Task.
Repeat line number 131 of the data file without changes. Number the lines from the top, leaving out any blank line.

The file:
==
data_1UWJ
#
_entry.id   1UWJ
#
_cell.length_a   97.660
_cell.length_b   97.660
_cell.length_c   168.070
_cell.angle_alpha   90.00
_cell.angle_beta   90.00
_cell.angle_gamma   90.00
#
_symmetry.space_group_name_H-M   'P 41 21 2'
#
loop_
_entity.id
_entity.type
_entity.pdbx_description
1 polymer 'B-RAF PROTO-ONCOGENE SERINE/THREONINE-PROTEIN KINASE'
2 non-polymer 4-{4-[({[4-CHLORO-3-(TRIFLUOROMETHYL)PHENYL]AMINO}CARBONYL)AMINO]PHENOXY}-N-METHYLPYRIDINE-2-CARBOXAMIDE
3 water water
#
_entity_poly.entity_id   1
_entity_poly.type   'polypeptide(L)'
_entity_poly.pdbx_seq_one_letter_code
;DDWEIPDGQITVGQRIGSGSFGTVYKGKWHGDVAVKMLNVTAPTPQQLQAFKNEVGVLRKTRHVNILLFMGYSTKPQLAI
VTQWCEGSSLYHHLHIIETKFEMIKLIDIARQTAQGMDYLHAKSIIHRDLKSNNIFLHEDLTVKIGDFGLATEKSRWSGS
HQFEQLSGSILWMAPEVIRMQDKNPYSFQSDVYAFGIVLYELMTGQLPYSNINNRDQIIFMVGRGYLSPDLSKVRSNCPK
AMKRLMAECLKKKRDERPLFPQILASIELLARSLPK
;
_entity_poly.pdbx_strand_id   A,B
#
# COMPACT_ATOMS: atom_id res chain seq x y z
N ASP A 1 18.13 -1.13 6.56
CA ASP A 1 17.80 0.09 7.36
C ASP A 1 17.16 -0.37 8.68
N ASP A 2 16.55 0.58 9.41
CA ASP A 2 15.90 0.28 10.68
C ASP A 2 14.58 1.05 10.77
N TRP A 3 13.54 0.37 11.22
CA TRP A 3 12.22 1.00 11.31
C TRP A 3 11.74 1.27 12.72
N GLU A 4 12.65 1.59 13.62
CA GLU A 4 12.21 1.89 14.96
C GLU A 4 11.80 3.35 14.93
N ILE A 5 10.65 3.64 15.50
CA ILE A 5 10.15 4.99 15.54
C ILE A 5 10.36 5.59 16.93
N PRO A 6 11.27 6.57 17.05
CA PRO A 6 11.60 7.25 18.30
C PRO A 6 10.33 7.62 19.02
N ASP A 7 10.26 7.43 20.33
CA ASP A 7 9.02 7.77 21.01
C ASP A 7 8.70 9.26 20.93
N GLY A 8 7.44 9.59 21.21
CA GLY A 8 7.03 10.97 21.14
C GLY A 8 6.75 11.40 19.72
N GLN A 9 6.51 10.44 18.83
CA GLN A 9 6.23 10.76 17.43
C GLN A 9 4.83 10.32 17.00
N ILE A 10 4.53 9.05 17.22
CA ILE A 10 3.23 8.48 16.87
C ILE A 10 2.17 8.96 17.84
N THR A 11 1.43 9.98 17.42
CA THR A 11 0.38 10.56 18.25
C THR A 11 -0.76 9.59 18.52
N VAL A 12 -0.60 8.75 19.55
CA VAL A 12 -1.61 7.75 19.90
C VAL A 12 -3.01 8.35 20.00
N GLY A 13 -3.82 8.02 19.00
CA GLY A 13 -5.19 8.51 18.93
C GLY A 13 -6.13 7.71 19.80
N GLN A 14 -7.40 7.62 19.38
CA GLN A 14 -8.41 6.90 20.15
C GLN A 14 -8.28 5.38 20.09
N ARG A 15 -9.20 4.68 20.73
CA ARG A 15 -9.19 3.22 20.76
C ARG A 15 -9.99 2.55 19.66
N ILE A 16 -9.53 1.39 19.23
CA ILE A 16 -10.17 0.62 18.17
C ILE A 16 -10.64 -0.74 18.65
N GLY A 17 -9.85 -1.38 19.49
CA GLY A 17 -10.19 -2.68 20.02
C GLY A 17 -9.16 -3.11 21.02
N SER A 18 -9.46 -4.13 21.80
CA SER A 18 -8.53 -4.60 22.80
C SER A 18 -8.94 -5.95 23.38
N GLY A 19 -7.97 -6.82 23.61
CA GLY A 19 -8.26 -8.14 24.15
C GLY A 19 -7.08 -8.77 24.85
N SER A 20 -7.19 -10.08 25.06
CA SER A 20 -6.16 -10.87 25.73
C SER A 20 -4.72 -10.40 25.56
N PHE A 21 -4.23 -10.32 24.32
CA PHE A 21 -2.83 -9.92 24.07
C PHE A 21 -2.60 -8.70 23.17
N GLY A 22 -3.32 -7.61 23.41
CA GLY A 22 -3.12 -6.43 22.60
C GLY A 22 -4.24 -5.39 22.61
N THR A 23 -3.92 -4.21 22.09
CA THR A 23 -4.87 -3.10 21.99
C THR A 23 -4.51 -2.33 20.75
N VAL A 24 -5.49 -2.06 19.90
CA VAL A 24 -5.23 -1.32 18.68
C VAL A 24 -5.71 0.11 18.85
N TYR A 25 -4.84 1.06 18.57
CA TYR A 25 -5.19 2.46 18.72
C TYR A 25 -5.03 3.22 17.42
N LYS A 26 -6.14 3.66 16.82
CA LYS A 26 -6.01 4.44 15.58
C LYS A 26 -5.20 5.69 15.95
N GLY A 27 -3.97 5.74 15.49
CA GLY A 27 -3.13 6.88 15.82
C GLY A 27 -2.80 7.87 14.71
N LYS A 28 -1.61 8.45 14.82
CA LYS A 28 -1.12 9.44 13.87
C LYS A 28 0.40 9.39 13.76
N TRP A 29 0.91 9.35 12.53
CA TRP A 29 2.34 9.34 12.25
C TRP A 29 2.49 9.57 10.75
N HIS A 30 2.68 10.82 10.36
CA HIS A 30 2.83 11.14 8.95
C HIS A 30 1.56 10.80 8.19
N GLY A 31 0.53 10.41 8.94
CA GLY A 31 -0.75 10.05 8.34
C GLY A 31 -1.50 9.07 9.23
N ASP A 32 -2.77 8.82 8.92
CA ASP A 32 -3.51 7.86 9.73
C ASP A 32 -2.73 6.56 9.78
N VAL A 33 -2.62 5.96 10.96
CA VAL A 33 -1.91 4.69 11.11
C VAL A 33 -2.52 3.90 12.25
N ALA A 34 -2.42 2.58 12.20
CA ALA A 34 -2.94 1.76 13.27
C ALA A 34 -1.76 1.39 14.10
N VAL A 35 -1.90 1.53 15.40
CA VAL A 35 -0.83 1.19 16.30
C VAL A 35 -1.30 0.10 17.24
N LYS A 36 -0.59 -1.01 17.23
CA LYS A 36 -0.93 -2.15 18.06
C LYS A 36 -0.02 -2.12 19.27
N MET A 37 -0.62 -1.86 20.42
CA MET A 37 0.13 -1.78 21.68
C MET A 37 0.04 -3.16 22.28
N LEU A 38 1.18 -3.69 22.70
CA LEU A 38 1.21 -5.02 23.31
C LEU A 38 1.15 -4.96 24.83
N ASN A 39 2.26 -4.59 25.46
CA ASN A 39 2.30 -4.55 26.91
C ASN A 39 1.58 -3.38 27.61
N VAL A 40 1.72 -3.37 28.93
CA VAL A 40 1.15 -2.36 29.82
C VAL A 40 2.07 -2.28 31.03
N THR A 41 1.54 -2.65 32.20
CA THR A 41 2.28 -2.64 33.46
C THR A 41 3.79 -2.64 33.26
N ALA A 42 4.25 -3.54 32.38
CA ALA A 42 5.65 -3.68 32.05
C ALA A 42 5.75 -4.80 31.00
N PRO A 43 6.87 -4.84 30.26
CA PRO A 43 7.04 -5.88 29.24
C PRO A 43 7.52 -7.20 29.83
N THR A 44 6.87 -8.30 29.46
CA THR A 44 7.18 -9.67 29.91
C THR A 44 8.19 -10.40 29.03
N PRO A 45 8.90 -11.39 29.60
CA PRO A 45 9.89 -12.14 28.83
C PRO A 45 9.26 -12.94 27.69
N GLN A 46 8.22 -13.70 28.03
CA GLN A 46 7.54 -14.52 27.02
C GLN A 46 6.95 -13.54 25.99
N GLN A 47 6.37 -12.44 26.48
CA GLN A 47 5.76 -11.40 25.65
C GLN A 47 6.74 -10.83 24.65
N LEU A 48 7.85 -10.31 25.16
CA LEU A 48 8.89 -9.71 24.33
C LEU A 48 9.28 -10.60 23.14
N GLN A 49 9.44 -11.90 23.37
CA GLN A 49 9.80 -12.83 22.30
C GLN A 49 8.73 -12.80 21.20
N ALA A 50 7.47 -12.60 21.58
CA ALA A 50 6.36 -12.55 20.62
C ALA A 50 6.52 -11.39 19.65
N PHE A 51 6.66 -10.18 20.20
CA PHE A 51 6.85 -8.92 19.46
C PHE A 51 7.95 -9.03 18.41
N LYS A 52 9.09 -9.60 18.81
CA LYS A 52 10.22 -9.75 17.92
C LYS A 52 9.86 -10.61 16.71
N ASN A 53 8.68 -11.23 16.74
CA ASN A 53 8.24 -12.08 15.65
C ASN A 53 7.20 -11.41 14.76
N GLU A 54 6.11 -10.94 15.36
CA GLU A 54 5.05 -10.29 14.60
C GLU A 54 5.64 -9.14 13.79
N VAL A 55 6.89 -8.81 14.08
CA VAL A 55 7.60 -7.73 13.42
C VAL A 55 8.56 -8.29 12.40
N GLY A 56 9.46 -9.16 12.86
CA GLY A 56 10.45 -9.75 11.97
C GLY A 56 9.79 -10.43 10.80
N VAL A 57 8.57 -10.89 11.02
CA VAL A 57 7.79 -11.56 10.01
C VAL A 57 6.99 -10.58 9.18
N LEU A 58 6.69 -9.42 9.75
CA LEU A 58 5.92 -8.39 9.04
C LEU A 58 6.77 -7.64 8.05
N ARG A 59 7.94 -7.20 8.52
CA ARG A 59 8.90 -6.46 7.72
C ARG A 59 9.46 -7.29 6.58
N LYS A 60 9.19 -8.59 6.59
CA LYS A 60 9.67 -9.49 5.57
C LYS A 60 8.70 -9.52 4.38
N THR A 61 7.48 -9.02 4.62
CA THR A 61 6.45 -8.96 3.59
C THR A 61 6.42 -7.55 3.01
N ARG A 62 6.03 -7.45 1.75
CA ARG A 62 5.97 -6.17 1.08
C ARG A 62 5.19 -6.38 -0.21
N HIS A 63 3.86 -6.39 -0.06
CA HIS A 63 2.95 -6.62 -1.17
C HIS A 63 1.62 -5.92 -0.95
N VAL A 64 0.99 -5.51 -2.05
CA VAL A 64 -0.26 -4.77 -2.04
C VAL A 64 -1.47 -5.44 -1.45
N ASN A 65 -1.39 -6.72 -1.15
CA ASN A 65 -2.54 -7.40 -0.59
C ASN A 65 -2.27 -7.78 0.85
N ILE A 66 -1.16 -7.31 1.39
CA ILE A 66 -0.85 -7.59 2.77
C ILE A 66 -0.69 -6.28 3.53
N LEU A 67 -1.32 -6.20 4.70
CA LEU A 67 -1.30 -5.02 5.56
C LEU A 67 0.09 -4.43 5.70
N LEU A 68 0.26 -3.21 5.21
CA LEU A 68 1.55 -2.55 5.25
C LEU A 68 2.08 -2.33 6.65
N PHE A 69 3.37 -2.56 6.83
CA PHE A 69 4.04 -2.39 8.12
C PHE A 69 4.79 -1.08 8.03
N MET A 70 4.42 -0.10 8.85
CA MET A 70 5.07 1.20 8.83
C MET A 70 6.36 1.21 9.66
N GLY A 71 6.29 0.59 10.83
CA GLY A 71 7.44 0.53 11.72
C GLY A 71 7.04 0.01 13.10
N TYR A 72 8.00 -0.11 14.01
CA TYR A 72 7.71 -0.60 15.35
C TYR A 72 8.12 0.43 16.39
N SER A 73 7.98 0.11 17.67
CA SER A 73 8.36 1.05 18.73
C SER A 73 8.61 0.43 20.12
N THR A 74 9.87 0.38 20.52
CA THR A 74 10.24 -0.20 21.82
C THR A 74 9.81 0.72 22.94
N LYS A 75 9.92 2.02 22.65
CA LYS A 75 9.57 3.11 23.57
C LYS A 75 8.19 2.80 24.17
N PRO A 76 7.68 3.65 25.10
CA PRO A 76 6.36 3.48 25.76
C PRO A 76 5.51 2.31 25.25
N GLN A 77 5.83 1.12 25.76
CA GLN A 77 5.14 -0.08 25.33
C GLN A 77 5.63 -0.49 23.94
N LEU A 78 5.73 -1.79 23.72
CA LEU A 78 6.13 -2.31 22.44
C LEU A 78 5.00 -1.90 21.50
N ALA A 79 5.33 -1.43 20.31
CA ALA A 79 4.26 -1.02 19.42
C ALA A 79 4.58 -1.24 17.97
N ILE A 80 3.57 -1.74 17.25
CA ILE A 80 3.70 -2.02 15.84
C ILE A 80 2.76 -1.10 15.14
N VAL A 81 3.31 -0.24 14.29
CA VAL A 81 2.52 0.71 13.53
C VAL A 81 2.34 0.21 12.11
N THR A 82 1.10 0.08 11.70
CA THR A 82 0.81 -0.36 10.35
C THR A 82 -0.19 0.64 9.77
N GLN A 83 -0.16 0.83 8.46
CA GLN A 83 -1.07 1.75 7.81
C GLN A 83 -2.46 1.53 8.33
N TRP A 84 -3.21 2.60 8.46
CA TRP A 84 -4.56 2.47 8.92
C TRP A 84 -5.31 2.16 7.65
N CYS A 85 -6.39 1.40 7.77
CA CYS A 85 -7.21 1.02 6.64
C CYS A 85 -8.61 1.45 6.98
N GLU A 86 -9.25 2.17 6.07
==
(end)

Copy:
C VAL A 33 -2.52 3.90 12.25